This can only be seen by someone who has logged in correctly. You can put this piece of code at the top of any page that needs authentication pages. Change the realm if you need different passwords for different sections. You could even have it automatically included in every page with the auto_prepend_file configuration option.

User Identification and Authentication with PHP
Doing user authentication in PHP has a lot going for it. It may be a bit more difficult, but the results are worth the extra effort. Below is a list of the many advantages of doing authentication from PHP.
  • It can be undone. A user can “log out”. This is not possible when you let Apache do the authentication.
  • It can expire. You can let logins expire after a certain time. For instance, if someone logged in and did not browse your site for 30 minutes, you could force them to authenticate themselves again.
  • It can be customized. You are only limited by your imagination and your technical skills. You have full control over the complete authentication process. You could for instance, use a small Java applet to send encrypted passwords over the Internet, which could be decrypted on the server with the mcrypt library. This would work with any browser that supports Java.
  • It can be database based. You can use all kinds of data from a database to authenticate users. You could keep a complete logfile of everyone visiting your website. (Note that Apache can get passwords from a database, for instance with the mod_auth_mysql module.)
  • It is per page. You can decide on a per-page basis if you need authentication, which pages are authenticated and which aren't. You can do something similar with Apache by changing the realm, but that is not as flexible.
  • It can be user authenticating and have optional registering. In registration mode, a user without a valid login is encouraged to register and an account is created for this user. The user is able to view the page however, with or without an account.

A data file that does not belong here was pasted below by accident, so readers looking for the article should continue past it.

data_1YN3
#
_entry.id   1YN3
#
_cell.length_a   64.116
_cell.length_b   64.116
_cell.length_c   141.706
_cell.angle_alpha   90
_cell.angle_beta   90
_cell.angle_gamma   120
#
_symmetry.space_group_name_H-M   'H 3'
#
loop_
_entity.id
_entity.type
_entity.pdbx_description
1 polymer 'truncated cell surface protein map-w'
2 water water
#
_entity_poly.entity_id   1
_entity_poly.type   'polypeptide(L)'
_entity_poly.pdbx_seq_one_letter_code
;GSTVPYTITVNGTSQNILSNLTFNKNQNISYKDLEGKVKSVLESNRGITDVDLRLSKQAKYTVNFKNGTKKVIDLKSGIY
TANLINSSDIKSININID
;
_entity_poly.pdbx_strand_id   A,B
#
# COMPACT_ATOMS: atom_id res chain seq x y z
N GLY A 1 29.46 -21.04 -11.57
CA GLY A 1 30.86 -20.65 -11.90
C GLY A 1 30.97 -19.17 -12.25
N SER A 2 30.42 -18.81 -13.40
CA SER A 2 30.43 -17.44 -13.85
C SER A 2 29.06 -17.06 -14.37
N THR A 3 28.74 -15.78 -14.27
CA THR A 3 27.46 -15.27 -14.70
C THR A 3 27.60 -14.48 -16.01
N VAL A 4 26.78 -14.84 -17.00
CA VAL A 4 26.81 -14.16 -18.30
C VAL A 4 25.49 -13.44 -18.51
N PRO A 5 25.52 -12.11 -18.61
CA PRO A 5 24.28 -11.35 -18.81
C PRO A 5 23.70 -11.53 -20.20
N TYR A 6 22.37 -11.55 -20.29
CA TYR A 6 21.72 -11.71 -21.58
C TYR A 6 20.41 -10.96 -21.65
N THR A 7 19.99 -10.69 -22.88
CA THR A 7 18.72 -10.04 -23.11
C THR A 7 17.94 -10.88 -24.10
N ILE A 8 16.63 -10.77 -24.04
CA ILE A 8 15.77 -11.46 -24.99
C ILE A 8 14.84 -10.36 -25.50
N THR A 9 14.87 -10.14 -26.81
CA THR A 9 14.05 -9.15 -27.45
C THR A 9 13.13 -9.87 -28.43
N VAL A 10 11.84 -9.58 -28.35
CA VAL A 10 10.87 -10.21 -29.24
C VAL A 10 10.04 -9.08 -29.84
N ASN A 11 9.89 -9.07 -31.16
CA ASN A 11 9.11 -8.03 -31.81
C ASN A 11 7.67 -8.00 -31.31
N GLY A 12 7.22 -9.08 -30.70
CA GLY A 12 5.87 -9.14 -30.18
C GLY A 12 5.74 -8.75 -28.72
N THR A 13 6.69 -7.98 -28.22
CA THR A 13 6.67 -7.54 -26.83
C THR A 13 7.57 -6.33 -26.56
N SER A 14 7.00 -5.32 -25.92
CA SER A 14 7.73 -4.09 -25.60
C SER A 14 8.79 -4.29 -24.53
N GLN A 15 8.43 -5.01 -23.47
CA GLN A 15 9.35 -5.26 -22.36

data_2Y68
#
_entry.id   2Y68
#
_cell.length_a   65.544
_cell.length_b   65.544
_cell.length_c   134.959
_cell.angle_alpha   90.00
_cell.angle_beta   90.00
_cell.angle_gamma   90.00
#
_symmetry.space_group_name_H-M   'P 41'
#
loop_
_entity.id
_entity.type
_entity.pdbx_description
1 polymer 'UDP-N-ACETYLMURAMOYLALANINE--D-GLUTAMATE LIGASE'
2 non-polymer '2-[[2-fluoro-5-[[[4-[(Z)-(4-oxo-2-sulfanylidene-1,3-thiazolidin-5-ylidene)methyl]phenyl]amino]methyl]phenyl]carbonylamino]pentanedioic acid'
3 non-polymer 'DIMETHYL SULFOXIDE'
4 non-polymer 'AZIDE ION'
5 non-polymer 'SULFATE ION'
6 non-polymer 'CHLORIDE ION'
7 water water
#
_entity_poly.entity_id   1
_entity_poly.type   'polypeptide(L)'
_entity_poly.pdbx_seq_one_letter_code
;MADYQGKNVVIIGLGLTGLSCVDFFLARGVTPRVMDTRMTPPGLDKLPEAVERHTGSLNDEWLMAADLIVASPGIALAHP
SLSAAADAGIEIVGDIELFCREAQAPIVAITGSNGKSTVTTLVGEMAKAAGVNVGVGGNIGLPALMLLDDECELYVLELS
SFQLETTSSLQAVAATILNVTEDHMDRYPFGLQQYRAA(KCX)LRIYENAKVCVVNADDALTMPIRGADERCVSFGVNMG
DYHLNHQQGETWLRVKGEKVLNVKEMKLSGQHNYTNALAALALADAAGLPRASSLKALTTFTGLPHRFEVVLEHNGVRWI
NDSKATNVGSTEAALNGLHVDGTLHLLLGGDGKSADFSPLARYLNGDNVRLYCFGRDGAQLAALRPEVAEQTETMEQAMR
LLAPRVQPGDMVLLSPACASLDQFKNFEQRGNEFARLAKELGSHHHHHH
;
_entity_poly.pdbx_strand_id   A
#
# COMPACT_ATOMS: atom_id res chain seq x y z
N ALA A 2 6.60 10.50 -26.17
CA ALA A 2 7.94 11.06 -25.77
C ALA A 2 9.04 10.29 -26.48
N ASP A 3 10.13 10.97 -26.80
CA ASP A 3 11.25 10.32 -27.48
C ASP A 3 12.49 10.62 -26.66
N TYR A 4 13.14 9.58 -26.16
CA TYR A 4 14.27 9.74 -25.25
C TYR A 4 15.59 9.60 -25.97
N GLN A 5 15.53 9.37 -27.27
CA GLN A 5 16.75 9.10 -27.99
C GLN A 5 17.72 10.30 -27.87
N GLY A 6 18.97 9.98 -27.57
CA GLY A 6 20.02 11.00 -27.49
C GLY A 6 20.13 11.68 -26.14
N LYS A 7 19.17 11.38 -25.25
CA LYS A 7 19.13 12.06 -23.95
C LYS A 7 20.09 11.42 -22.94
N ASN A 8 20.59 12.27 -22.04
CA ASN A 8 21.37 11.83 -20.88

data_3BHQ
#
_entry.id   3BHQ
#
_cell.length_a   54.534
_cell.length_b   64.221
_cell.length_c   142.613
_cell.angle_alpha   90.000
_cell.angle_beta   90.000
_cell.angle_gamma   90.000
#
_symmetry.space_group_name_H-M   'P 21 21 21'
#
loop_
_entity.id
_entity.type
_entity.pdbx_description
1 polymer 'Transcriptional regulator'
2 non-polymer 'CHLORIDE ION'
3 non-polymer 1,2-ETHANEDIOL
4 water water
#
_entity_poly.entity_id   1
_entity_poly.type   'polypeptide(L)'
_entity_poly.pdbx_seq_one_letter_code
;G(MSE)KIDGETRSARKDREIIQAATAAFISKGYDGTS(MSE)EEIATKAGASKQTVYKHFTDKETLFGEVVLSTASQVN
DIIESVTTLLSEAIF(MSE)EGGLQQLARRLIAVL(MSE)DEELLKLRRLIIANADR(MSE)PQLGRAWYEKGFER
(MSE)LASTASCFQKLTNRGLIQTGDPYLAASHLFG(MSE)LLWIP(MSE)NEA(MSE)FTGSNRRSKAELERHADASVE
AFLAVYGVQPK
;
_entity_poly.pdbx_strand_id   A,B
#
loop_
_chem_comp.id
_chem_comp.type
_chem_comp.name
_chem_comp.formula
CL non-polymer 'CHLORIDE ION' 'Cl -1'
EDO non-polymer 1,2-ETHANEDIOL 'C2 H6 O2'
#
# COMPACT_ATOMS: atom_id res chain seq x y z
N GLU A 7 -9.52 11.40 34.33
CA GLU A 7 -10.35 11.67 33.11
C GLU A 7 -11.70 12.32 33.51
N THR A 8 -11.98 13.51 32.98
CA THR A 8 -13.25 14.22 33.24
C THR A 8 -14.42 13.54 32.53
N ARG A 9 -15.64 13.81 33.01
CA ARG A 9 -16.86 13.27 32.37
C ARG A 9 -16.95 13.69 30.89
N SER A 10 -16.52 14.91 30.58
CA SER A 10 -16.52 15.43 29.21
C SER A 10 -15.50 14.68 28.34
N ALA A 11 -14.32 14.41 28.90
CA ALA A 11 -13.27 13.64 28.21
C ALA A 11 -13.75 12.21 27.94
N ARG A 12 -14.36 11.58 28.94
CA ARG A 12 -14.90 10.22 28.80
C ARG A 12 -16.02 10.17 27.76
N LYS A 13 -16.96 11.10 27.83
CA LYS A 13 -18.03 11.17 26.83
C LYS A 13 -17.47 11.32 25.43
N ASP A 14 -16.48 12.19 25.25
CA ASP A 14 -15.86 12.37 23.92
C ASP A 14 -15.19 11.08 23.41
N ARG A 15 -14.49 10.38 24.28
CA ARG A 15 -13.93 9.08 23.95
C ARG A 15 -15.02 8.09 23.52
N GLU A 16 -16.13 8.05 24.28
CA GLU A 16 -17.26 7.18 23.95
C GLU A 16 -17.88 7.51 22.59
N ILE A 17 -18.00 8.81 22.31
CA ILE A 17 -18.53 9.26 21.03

• It works with CGI PHP. This is surely a big plus. While letting the webserver do the authentication will work with the CGI version of PHP, your script has no way of finding out who has been authenticated.
A simple but fully functional example is shown below.

<? if (!isset($password) || $password != "secret") {    ?>    <FORM ACTION="login.php3" METHOD=POST>    <TABLE><TR><TD><CENTER>    Password: <INPUT NAME=password TYPE=password><BR>    <INPUT TYPE=SUBMIT>    </CENTER></TD></TR></TABLE>    </FORM>    <? } else echo "This is password protected information." ?>
You can also have the browser display a dialog where the visitor can enter username and password information. This is done with the 401 HTTP status. This example retrieves the username and password combinations from a MySQL database.

<? if(!isset($PHP_AUTH_USER)) {    Header("WWW-authenticate: basic realm=\"restricted area\"");    Header( "HTTP/1.0 401 Unauthorized");    echo "You failed to provide the correct password...\n";    exit; } else {    mysql_select_db("users");    $user_id = strtolower($PHP_AUTH_USER);    $result = mysql_query("SELECT password FROM users " .                         "WHERE username = '$username'");    $row = mysql_fetch_array($result);    if ($PHP_AUTH_PW != $row["password"]) {      Header( "WWW-authenticate: basic realm=\"restricted area\"");      Header( "HTTP/1.0 401 Unauthorized");      echo "You failed to provide the correct password...\n";      exit;    } } ?>
Only users with a working username/password combination can see this.


You could also use a form the let the user input username and password. That way you have complete control over the layout of the HTML pages used.

Checking IP Addresses
People often think an IP address uniquely identifies a visitor. Unfortunately, this is not the case. Proxy servers may cause the requests of several visitors to come from the same IP address. If you were to use the IP address of those requests to identify users, you would in fact be checking the IP of the proxy server, which is probably not what you want. For instance, if you have an on-line poll and you allow one vote per IP address, you may only be allowing one vote per ISP. Another problem caused by proxy servers is the fact they may cause the requests from a single visitor to come from several different IP addresses. Multi-user systems and the use of IP masquerading also cause similar problems. This makes the use of an IP address to identify a user troublesome at best.

IP addresses do have their uses, but they are fairly limited. For instance, if you were running a forum and you were being harassed by a user posting abusive content, you could find out his IP address and ban anyone from that IP address. This is a last ditch method and usually doesn’t work very well. If the he uses a dial-up connection, he could simply reconnect to his ISP and get a new IP. If that ISP had a proxy server, you would be banning everyone who uses that ISP to connect to the Internet.

The following line will get the IP address that is associated with a particular request.

$ip = $REMOTE_ADDR;

©1998 Wrox Press Limited, US and UK.